Norm Chow knew recruiting quarterback Max Wittek to Hawaii was a long shot.
“The Mountain West could not get a guy like that out of high school,” the Rainbow Warriors head coach Chow said at Mountain West media days in Las Vegas. “He’s a Power Five guy, Pac-12 guy.”
And indeed, Wittek went from a prep powerhouse in Southern California, Mater Dei, to a college powerhouse, USC. The highly touted prospect becoming a Trojan was just natural. He followed the same path as USC greats Matt Leinart and Matt Barkley, the latter of whom Wittek was once the heir apparent.
The natural fit, however, wasn’t to be. Wittek lost a drawn-out quarterback competition to Cody Kessler, the Trojans’ returning starter and Heisman Trophy contender.
With one season of eligibility remaining, Wittek has only the 2015 season to make his mark at the college level and prove himself as an NFL prospect.
“This is it,” Wittek said frankly.
Seeing the opportunity ahead of him, Chow said, motivates Wittek to have a big campaign for the Rainbow Warriors.
“He’s anxious to go,” Chow said. “This is kind of the second chance.”
Wittek’s motivation already manifested in what Chow described as a “leaner” physique than in the quarterback’s USC days. Wittek still goes about 240 pounds at around 6-foot-3, but his work in the weight room cultivated a cut frame that almost makes him look like a linebacker.
Wittek’s decision to transfer after the 2013 season narrowed the odds on Chow’s long shot considerably. After rumored flirtations with Florida and Texas, Wittek landed at Hawaii and has discovered a new natural fit.
“It was coach Chow that did for me,” Wittek explained. “Everything that he brings to the table, from the mentor standpoint and just his pedigree… If he tells a scout you’re the real deal, that means something.
“And just the history of [Hawaii] airing it out,” he added. “That didn’t hurt.”
Chow boasts a rich background working with quarterbacks, including Wittek’s fellow Mater Dei alum and 2004 Heisman winner Leinart.
Meanwhile, Hawaii’s track record of prolific passers includes one-time NCAA passing yardage leader Timmy Chang, and a fellow Mater Dei alum who made good on his own second chance as a Rainbow Warrior: Colt Brennan.
Brennan landed at Hawaii after his dismissal from Colorado in the mid-2000s, and developed into a Heisman finalist in the Rainbow Warriors’ historic 2007 season.
Setting the bar at an invitation to New York City and a spot in the Sugar Bowl may be asking a little much of Wittek. Most in and around the Hawaii program would probably settle for the program’s first bowl appearance since 2010.
But the quarterback’s new teammates offered him a tremendous vote of confidence.
“The guys voted him the [team] captain without any hesitation,” Chow said.
Earning a captainship without ever taking a snap is impressive, but Wittek didn’t receive it before making himself a part of the Hawaii locker room.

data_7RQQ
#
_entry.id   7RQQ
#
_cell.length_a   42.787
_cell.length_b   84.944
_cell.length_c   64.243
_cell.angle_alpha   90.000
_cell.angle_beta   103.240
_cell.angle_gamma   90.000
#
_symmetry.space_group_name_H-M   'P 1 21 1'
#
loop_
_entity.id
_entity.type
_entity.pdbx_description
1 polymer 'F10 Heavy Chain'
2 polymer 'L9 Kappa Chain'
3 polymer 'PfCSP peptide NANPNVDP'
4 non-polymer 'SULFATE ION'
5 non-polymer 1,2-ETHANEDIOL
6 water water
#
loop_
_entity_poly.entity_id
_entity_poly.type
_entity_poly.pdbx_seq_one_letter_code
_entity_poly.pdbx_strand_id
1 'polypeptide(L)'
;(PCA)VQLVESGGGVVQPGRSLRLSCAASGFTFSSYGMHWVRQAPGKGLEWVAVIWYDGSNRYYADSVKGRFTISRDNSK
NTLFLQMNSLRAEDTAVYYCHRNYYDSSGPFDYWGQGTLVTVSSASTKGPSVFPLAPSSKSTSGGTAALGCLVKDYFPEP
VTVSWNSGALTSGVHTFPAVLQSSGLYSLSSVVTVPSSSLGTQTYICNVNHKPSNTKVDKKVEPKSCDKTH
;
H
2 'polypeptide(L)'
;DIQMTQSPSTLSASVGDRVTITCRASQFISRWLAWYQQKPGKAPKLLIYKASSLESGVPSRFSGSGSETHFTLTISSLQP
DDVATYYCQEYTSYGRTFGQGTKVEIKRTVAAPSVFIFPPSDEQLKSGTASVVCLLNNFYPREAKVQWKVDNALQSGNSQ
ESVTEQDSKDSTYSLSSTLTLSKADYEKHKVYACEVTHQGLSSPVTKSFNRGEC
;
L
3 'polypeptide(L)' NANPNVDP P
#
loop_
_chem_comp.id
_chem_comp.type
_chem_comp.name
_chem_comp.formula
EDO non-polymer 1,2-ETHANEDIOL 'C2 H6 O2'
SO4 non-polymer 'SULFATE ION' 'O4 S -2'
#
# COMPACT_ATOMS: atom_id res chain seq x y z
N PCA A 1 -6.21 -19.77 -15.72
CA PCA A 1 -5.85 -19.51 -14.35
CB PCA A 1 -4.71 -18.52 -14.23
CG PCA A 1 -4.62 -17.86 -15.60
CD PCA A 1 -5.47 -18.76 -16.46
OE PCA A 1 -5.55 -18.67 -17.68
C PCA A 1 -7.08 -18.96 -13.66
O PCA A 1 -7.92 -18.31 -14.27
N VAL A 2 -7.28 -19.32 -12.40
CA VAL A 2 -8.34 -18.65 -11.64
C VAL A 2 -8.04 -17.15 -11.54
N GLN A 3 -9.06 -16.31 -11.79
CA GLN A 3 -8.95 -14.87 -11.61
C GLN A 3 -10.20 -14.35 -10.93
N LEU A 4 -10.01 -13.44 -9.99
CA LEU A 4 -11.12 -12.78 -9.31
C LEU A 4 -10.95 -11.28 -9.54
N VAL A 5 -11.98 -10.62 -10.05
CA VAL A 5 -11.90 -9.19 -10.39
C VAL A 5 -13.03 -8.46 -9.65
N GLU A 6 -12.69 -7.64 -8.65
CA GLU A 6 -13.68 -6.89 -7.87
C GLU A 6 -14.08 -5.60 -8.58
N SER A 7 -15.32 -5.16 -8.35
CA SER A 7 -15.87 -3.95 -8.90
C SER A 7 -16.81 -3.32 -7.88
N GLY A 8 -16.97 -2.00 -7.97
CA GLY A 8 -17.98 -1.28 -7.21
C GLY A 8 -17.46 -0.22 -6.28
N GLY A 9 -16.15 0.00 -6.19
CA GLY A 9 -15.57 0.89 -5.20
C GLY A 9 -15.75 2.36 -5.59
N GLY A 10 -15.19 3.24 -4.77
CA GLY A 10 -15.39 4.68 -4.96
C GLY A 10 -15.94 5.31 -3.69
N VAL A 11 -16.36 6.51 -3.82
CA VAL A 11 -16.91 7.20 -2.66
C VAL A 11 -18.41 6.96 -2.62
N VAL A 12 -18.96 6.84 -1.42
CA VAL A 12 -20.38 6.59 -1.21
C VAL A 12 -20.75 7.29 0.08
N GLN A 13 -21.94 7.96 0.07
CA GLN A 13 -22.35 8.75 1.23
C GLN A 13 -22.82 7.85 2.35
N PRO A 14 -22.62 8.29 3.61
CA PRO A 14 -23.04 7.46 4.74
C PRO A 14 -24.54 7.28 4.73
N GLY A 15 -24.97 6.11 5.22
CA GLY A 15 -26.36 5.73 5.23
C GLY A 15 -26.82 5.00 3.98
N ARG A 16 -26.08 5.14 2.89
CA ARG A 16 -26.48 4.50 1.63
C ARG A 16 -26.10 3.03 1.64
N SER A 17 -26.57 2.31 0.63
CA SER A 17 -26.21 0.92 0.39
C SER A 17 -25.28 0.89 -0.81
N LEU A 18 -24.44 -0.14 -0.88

“It happened pretty naturally,” he said of his nomination as captain. “Last season, I went to all the games because I just wanted the team to know I cared.”
Showing care is one thing; preaching to Hawaii as it endured a tough 4-9 season, which included five one-possession defeats.
“Who wants to listen to the guy who can’t even play?” Wittek asked rhetorically. “So I just sat back and built relationships…then just kind of stepped into that role [as captain] and it worked pretty nicely.”
Wittek’s presence through a season full of heartache was obviously not lost on his new teammates. Offensive lineman Ben Clarke said the combination of Wittek’s respect within the locker room and impressive play once he became eligible for practices made the decision to name him captain easy.
“It was important to see him there at every game,” Clarke said. “Then going into spring ball, getting to play with him, everybody could see what he could do, but he already knew everyone.”
One of the Rainbow Warriors with whom Wittek’s become acquainted is wide receiver Marcus Kemp, a 6-foot-5 standout capable of pushing Colorado State All-American Rashard Higgins as the Mountain West’s most productive pass-catcher.
Kemp will be one of Wittek’s favorite targets come fall, the quarterback said, and the duo will get ample opportunity to connect with Hawaii employing a revised offensive outlook under coordinator Don Bailey.
Bailey brings an up-tempo style Wittek calls “controlled speed,” which last season produced the Football Championship Subdivision’s leading passer in Idaho State quarterback Justin Arias.
Hawaii’s new offensive dynamics make for a natural fit with Wittek. The stage is set for the quarterback to flourish as his lofty high school credentials suggested he would.
With an impressive enough season, Wittek could reunite with Kessler during the NFL Draft next spring — something his former Trojan teammate is rooting for.
“Obviously we were competing for the same spot. We weren’t dumb; we knew going back and forth one of us was going to get [the starting USC job] and one of us was going to leave,” Kessler said. “I just talked to him last week… he’s doing a really good job. I told him I wish him nothing but the best.
“We’re still good friends to this day. It was business,” Kessler added.
Wittek's ability to build relationships is indeed the cornerstone of his second-chance season. His destiny may not have been USC and the Pac-12, but his relationship with Chow and the Hawaii roster could see Wittek finally shine in the Mountain West.